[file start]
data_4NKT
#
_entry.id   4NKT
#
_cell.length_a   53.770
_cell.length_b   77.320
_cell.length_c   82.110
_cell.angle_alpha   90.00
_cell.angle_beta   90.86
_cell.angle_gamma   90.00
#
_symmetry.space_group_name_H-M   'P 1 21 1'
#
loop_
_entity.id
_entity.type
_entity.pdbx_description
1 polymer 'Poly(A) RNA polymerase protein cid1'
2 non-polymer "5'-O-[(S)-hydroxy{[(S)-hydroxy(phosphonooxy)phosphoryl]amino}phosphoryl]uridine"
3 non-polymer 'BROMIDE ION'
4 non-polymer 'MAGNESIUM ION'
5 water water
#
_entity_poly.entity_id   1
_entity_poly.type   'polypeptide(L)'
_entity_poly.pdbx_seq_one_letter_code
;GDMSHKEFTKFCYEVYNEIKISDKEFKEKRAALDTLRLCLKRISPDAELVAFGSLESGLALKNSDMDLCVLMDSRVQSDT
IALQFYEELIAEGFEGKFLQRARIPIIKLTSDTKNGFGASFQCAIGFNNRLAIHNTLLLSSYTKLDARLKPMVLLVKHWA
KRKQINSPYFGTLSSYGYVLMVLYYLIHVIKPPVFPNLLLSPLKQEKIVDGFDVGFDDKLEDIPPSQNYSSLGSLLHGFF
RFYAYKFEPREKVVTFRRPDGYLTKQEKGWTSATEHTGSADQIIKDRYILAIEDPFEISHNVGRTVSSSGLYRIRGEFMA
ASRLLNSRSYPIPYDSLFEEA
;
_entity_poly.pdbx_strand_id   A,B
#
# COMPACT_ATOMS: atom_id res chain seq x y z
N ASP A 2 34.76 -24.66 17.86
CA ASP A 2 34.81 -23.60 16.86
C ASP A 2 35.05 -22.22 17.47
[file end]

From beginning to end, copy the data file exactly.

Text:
data_4NKT
#
_entry.id   4NKT
#
_cell.length_a   53.770
_cell.length_b   77.320
_cell.length_c   82.110
_cell.angle_alpha   90.00
_cell.angle_beta   90.86
_cell.angle_gamma   90.00
#
_symmetry.space_group_name_H-M   'P 1 21 1'
#
loop_
_entity.id
_entity.type
_entity.pdbx_description
1 polymer 'Poly(A) RNA polymerase protein cid1'
2 non-polymer "5'-O-[(S)-hydroxy{[(S)-hydroxy(phosphonooxy)phosphoryl]amino}phosphoryl]uridine"
3 non-polymer 'BROMIDE ION'
4 non-polymer 'MAGNESIUM ION'
5 water water
#
_entity_poly.entity_id   1
_entity_poly.type   'polypeptide(L)'
_entity_poly.pdbx_seq_one_letter_code
;GDMSHKEFTKFCYEVYNEIKISDKEFKEKRAALDTLRLCLKRISPDAELVAFGSLESGLALKNSDMDLCVLMDSRVQSDT
IALQFYEELIAEGFEGKFLQRARIPIIKLTSDTKNGFGASFQCAIGFNNRLAIHNTLLLSSYTKLDARLKPMVLLVKHWA
KRKQINSPYFGTLSSYGYVLMVLYYLIHVIKPPVFPNLLLSPLKQEKIVDGFDVGFDDKLEDIPPSQNYSSLGSLLHGFF
RFYAYKFEPREKVVTFRRPDGYLTKQEKGWTSATEHTGSADQIIKDRYILAIEDPFEISHNVGRTVSSSGLYRIRGEFMA
ASRLLNSRSYPIPYDSLFEEA
;
_entity_poly.pdbx_strand_id   A,B
#
# COMPACT_ATOMS: atom_id res chain seq x y z
N ASP A 2 34.76 -24.66 17.86
CA ASP A 2 34.81 -23.60 16.86
C ASP A 2 35.05 -22.22 17.47